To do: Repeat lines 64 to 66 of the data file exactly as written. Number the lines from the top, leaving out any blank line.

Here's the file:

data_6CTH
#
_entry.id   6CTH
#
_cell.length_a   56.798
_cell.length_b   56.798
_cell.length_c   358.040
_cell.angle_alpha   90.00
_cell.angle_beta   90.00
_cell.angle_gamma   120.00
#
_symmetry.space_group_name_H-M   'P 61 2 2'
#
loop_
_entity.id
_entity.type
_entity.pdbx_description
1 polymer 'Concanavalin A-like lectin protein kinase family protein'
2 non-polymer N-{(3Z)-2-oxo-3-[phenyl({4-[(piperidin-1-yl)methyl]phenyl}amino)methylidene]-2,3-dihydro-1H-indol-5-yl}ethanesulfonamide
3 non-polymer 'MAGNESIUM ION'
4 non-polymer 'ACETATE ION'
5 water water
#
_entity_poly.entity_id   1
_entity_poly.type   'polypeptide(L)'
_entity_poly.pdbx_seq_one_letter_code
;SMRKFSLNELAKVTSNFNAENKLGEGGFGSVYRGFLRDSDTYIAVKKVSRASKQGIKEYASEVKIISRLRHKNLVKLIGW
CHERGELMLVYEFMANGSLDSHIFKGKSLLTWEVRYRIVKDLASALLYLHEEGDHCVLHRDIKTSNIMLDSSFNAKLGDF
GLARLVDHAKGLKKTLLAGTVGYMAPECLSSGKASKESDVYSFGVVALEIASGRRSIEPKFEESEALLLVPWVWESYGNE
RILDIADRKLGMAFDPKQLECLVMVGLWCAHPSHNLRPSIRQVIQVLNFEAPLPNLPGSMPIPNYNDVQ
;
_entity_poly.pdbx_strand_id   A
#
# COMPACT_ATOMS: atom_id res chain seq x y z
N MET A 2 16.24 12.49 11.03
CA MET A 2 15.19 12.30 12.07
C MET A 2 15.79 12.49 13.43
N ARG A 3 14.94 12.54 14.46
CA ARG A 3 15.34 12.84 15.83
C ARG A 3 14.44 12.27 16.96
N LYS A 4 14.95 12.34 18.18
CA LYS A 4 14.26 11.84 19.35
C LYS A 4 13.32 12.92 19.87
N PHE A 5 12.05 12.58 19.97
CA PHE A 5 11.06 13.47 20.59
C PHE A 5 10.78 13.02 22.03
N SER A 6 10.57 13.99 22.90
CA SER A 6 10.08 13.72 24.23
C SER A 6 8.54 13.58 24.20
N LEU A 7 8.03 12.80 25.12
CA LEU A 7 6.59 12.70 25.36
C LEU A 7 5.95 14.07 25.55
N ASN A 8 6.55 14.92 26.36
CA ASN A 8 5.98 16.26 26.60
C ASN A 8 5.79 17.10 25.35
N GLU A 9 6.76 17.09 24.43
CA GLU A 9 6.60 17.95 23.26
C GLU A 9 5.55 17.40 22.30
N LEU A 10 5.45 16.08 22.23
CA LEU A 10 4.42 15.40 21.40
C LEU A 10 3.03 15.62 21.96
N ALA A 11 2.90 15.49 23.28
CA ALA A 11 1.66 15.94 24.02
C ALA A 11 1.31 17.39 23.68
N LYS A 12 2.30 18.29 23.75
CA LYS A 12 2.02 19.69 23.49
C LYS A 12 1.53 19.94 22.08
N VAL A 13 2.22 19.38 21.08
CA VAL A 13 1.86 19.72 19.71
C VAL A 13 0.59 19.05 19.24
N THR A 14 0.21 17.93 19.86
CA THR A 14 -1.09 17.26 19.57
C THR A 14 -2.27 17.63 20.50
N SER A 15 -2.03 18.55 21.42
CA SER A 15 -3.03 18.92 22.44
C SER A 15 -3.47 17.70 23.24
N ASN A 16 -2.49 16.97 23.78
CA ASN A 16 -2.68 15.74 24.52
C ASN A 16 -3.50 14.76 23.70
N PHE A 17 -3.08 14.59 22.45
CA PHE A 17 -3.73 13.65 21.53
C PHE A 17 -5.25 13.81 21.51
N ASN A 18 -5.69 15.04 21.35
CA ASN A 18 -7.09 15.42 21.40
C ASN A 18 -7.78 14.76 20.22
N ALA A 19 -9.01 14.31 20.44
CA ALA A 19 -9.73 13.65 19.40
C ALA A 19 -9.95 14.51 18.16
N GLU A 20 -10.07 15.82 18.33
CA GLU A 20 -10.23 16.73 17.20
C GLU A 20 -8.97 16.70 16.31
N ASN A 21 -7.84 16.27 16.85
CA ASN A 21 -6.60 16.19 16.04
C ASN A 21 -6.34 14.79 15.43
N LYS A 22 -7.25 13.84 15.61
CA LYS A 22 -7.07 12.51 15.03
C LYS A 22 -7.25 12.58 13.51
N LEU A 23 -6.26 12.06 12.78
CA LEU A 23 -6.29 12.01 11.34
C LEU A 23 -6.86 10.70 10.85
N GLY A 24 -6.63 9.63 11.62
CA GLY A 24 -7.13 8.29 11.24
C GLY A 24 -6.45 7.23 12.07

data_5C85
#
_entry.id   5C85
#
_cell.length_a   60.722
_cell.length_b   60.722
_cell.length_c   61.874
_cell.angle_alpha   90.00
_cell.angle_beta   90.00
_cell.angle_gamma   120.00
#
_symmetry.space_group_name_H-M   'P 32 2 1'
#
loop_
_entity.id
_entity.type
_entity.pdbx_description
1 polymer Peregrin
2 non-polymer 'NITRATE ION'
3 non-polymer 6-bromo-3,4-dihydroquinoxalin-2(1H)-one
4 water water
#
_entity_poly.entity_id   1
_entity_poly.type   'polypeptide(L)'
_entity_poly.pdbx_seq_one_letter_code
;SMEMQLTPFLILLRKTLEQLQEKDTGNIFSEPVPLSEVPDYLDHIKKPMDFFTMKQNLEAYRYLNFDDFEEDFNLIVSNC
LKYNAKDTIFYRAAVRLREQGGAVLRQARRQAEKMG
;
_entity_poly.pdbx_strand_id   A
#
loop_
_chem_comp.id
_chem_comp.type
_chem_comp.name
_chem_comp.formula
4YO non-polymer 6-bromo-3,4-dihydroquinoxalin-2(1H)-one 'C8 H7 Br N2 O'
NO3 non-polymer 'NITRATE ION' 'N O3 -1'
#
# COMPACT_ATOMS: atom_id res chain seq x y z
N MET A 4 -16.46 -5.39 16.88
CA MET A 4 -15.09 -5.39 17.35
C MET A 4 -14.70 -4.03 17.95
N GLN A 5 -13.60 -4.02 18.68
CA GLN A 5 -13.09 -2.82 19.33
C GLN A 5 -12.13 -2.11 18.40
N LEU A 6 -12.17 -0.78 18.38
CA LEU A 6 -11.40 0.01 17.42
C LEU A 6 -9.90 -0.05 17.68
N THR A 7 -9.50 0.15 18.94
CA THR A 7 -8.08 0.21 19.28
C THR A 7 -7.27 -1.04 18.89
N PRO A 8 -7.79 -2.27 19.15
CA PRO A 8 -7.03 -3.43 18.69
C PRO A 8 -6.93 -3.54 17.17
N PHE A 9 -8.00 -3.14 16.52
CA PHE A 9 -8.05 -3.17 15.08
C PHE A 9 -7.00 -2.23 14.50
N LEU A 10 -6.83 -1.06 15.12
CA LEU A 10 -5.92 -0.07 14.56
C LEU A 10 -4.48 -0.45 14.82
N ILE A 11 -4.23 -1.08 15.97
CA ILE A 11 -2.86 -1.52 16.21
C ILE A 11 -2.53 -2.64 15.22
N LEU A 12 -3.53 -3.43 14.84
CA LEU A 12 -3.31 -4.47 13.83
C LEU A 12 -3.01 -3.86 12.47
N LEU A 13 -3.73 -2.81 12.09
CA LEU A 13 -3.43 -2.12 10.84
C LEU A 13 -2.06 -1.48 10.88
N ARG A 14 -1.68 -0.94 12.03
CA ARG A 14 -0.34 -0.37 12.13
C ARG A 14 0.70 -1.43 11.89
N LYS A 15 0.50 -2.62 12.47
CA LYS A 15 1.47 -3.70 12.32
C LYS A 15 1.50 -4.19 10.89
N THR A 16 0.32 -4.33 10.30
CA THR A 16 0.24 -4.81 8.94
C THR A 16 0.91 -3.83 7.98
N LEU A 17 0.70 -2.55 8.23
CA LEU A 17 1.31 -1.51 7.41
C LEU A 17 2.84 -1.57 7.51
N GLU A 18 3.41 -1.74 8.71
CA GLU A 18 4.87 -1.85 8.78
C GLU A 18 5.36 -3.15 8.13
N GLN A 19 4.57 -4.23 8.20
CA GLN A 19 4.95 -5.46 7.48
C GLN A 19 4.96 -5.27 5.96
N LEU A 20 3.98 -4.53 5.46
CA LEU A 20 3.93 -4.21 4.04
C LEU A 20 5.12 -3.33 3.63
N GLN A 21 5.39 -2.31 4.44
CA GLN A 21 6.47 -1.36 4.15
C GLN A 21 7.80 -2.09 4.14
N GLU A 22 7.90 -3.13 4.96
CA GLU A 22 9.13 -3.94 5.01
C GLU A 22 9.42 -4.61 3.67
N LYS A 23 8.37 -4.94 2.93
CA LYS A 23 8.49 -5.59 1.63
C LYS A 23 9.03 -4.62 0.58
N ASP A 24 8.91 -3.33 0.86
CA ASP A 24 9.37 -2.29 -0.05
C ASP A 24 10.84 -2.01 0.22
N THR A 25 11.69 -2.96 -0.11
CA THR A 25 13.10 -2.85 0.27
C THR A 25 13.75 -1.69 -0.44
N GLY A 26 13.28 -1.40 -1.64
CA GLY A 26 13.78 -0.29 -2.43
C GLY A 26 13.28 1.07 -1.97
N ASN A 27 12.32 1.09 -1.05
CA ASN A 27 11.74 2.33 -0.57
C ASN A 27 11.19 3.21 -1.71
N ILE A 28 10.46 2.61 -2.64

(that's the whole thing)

C ALA A 11 1.31 17.39 23.68
N LYS A 12 2.30 18.29 23.75
CA LYS A 12 2.02 19.69 23.49